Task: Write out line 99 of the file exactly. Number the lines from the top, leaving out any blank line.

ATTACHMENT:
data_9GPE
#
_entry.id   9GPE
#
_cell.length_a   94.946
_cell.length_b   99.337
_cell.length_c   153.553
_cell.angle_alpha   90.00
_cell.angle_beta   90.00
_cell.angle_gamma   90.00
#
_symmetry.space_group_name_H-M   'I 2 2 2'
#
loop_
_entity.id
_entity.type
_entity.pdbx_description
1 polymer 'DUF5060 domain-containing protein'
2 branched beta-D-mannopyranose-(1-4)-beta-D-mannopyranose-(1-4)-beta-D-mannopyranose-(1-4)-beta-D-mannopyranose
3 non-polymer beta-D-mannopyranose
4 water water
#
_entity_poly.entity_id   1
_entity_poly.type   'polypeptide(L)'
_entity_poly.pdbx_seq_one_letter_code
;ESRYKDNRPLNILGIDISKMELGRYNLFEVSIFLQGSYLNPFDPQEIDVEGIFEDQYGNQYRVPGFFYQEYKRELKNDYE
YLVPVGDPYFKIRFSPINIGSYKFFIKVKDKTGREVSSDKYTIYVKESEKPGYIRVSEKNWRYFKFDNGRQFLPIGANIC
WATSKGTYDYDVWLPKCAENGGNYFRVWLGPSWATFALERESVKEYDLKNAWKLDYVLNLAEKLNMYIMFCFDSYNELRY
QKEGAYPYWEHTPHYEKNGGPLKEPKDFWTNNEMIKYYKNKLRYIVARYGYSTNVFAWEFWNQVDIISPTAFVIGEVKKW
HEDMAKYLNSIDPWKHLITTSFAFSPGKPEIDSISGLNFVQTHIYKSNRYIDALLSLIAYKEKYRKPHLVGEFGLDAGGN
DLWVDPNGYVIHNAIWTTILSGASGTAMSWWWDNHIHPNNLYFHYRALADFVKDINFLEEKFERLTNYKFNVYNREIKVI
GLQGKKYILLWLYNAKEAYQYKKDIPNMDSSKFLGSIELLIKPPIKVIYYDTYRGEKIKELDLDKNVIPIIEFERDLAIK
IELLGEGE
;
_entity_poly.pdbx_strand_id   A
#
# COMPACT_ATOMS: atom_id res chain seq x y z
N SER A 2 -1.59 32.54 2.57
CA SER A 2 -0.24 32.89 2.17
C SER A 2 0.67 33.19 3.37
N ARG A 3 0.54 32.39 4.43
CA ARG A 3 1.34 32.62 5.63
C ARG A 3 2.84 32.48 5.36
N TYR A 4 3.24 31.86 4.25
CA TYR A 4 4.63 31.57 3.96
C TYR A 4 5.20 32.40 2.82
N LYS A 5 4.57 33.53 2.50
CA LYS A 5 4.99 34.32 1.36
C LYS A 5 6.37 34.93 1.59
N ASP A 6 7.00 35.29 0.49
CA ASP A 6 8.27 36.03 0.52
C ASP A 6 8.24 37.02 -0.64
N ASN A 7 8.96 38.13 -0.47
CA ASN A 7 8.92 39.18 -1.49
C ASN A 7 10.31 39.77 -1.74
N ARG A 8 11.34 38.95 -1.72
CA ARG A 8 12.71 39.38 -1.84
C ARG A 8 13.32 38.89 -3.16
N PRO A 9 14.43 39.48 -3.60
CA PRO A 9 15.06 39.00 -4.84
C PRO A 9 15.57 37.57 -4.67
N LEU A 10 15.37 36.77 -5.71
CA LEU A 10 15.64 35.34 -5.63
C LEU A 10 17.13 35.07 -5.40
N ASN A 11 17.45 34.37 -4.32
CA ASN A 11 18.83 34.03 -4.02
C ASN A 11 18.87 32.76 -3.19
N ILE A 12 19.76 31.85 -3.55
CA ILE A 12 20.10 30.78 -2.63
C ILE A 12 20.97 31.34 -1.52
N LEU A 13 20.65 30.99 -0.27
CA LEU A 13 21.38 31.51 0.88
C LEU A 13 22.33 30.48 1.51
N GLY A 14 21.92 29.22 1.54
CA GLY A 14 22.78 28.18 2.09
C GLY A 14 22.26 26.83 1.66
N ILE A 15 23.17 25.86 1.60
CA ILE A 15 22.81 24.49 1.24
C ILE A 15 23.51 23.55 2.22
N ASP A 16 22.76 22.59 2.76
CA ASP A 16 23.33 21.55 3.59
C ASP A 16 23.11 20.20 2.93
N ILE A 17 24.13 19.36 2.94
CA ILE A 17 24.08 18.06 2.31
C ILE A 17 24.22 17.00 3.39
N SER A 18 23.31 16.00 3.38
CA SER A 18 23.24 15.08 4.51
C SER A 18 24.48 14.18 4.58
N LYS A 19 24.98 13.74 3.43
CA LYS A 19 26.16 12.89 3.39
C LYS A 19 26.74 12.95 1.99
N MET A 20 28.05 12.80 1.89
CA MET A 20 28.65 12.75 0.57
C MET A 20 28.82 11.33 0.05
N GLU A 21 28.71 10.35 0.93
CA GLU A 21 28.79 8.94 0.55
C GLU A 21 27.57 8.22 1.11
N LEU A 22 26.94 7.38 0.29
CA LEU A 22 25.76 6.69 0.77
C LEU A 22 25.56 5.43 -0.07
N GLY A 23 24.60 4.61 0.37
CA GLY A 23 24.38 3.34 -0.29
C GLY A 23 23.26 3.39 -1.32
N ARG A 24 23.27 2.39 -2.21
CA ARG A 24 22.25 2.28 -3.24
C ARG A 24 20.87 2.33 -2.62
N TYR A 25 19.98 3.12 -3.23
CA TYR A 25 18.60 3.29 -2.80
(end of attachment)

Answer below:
CA LEU A 22 25.76 6.69 0.77